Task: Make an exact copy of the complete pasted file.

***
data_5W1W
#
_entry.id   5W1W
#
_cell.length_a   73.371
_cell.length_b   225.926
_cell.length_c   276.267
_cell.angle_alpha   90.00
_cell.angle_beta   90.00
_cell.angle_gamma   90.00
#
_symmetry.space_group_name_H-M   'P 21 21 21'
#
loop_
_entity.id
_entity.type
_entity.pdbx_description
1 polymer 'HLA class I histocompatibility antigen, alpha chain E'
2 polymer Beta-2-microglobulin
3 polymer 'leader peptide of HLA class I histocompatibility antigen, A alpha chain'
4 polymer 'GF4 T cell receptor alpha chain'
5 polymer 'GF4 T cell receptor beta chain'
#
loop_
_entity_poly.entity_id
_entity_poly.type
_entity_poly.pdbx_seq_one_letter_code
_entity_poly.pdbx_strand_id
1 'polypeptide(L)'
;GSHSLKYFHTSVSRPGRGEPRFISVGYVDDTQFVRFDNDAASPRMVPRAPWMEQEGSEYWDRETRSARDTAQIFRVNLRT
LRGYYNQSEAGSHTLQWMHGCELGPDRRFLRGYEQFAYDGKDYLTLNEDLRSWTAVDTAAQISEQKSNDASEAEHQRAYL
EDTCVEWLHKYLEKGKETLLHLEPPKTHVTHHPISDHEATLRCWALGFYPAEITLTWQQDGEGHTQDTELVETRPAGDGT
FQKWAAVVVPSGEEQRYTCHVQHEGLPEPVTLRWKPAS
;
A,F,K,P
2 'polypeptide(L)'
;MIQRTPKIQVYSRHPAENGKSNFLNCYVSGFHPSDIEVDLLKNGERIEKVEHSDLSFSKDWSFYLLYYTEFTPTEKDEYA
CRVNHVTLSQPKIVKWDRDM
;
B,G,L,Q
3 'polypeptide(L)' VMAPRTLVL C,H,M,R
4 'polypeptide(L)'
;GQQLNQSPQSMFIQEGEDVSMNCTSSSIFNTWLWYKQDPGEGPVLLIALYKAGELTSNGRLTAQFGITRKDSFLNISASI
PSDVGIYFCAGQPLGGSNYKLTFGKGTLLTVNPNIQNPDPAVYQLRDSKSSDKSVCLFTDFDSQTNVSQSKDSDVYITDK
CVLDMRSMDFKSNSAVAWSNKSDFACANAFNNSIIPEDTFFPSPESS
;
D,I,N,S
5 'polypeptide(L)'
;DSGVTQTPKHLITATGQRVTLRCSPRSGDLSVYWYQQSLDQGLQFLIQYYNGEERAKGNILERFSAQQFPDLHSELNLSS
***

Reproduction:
data_5W1W
#
_entry.id   5W1W
#
_cell.length_a   73.371
_cell.length_b   225.926
_cell.length_c   276.267
_cell.angle_alpha   90.00
_cell.angle_beta   90.00
_cell.angle_gamma   90.00
#
_symmetry.space_group_name_H-M   'P 21 21 21'
#
loop_
_entity.id
_entity.type
_entity.pdbx_description
1 polymer 'HLA class I histocompatibility antigen, alpha chain E'
2 polymer Beta-2-microglobulin
3 polymer 'leader peptide of HLA class I histocompatibility antigen, A alpha chain'
4 polymer 'GF4 T cell receptor alpha chain'
5 polymer 'GF4 T cell receptor beta chain'
#
loop_
_entity_poly.entity_id
_entity_poly.type
_entity_poly.pdbx_seq_one_letter_code
_entity_poly.pdbx_strand_id
1 'polypeptide(L)'
;GSHSLKYFHTSVSRPGRGEPRFISVGYVDDTQFVRFDNDAASPRMVPRAPWMEQEGSEYWDRETRSARDTAQIFRVNLRT
LRGYYNQSEAGSHTLQWMHGCELGPDRRFLRGYEQFAYDGKDYLTLNEDLRSWTAVDTAAQISEQKSNDASEAEHQRAYL
EDTCVEWLHKYLEKGKETLLHLEPPKTHVTHHPISDHEATLRCWALGFYPAEITLTWQQDGEGHTQDTELVETRPAGDGT
FQKWAAVVVPSGEEQRYTCHVQHEGLPEPVTLRWKPAS
;
A,F,K,P
2 'polypeptide(L)'
;MIQRTPKIQVYSRHPAENGKSNFLNCYVSGFHPSDIEVDLLKNGERIEKVEHSDLSFSKDWSFYLLYYTEFTPTEKDEYA
CRVNHVTLSQPKIVKWDRDM
;
B,G,L,Q
3 'polypeptide(L)' VMAPRTLVL C,H,M,R
4 'polypeptide(L)'
;GQQLNQSPQSMFIQEGEDVSMNCTSSSIFNTWLWYKQDPGEGPVLLIALYKAGELTSNGRLTAQFGITRKDSFLNISASI
PSDVGIYFCAGQPLGGSNYKLTFGKGTLLTVNPNIQNPDPAVYQLRDSKSSDKSVCLFTDFDSQTNVSQSKDSDVYITDK
CVLDMRSMDFKSNSAVAWSNKSDFACANAFNNSIIPEDTFFPSPESS
;
D,I,N,S
5 'polypeptide(L)'
;DSGVTQTPKHLITATGQRVTLRCSPRSGDLSVYWYQQSLDQGLQFLIQYYNGEERAKGNILERFSAQQFPDLHSELNLSS